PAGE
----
Founded in 1925, the National Bar Association is the nation’s oldest and largest national network of minority attorneys and judges. It represents approximately 44,000 lawyers, judges, law professors and law students and has over 80 affiliate chapters throughout the United States and around the world. The organization seeks to advance the science of jurisprudence, preserve the independence of the judiciary and to uphold the honor and integrity of the legal profession. For additional information about the National Bar Association, visit www.nationalbar.org.
Representing Indian Nations not just Indian Lawyers, the National Native American Bar Association (NNABA) shares many of the same goals of diversity and increased understanding of our communities’ unique cultural and legal issues with minority bar associations. However, most of NNABA’s lawyers are both U.S. citizens and citizens of their respective Tribal nations. Our members, therefore, also share the communal responsibility, either directly or indirectly, of protecting the governmental sovereignty of the more than 560 independent Native American Tribal governments in the United States.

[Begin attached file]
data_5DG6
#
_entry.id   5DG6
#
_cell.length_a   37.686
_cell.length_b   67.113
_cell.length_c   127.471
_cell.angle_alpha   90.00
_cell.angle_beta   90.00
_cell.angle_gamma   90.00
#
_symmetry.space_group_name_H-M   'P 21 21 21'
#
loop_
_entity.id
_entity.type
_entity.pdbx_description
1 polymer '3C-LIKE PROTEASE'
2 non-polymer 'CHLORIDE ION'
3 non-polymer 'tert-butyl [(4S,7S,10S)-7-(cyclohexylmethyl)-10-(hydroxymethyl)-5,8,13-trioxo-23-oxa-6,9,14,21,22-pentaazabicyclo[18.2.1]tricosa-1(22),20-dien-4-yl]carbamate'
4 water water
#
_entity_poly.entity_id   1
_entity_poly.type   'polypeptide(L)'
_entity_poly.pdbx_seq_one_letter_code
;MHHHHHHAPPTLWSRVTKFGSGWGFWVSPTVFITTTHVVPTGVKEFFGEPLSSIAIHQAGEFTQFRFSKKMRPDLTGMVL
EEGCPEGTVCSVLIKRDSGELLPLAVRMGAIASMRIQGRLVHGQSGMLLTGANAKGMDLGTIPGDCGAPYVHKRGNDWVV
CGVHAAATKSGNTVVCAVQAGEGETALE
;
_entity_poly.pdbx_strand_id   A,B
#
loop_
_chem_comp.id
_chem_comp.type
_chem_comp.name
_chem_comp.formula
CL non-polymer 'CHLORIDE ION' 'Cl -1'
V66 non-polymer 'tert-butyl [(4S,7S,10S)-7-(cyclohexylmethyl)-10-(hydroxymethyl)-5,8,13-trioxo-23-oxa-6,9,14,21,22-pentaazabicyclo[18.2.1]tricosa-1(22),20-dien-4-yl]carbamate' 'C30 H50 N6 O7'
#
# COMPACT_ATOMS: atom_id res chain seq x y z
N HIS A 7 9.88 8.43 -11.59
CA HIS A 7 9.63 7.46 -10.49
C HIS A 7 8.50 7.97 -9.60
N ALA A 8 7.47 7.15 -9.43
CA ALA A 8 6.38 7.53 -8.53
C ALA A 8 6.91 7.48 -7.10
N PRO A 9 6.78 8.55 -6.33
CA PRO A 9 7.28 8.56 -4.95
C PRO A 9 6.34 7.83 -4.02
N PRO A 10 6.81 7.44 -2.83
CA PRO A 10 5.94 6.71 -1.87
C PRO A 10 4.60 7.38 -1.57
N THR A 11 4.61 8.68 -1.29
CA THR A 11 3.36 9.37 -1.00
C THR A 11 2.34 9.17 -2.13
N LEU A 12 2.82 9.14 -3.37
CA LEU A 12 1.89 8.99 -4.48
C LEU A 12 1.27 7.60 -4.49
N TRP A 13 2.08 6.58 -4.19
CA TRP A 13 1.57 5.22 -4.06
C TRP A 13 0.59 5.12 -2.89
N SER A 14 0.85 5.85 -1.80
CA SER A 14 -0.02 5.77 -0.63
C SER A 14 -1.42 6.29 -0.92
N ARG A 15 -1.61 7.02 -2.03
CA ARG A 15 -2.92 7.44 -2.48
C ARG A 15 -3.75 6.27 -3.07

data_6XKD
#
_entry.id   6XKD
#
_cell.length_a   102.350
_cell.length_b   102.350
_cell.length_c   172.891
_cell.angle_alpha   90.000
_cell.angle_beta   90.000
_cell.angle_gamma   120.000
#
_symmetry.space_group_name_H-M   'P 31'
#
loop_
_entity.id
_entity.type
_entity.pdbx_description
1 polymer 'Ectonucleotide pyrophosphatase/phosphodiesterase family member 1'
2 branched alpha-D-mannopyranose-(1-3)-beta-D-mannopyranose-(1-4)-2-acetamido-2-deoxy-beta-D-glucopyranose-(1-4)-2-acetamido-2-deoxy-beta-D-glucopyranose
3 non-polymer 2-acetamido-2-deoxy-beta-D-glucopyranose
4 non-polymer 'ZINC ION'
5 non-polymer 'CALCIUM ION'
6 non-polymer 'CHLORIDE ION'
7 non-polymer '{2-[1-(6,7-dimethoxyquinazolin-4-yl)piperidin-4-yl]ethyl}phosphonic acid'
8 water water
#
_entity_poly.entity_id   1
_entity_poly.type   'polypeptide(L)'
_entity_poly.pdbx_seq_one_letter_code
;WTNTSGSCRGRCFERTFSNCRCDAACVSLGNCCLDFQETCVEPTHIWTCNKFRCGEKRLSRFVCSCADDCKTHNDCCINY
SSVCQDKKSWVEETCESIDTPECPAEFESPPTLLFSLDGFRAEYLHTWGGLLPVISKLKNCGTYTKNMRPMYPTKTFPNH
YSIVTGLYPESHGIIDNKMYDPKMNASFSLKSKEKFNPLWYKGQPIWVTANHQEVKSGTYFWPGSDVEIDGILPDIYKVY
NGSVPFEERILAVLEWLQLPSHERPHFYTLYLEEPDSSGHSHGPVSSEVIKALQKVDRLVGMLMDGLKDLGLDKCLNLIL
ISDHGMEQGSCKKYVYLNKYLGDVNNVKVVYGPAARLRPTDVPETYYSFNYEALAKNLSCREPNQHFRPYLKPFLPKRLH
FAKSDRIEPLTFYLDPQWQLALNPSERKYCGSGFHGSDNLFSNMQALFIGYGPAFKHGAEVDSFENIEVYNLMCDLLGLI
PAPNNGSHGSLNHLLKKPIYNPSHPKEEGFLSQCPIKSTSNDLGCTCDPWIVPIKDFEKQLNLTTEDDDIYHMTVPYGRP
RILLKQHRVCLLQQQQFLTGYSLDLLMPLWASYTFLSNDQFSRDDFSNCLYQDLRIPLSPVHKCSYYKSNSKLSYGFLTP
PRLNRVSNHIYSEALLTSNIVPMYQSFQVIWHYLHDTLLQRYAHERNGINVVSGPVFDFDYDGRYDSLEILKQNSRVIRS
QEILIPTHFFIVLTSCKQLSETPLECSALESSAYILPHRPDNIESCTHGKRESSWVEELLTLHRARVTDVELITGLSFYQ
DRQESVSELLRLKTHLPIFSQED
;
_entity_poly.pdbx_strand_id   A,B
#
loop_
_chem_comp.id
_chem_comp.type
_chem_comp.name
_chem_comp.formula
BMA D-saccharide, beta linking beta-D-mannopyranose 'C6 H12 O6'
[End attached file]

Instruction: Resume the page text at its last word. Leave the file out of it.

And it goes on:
The Hispanic National Bar Association (HNBA) is an incorporated, not-for-profit, national membership organization that represents the interests of the more than 100,000 Hispanic attorneys, judges, law professors, legal assistants, and law students in the United States and its territories. From the days of its founding three decades ago, the HNBA has acted as a force for positive change within the legal profession. It does so by encouraging Latino students to choose a career in the law and by prompting their advancement within the profession once they graduate and start practicing. Through a combination of issue advocacy, programmatic activities, networking events and educational conferences, the HNBA has helped generations of lawyers succeed.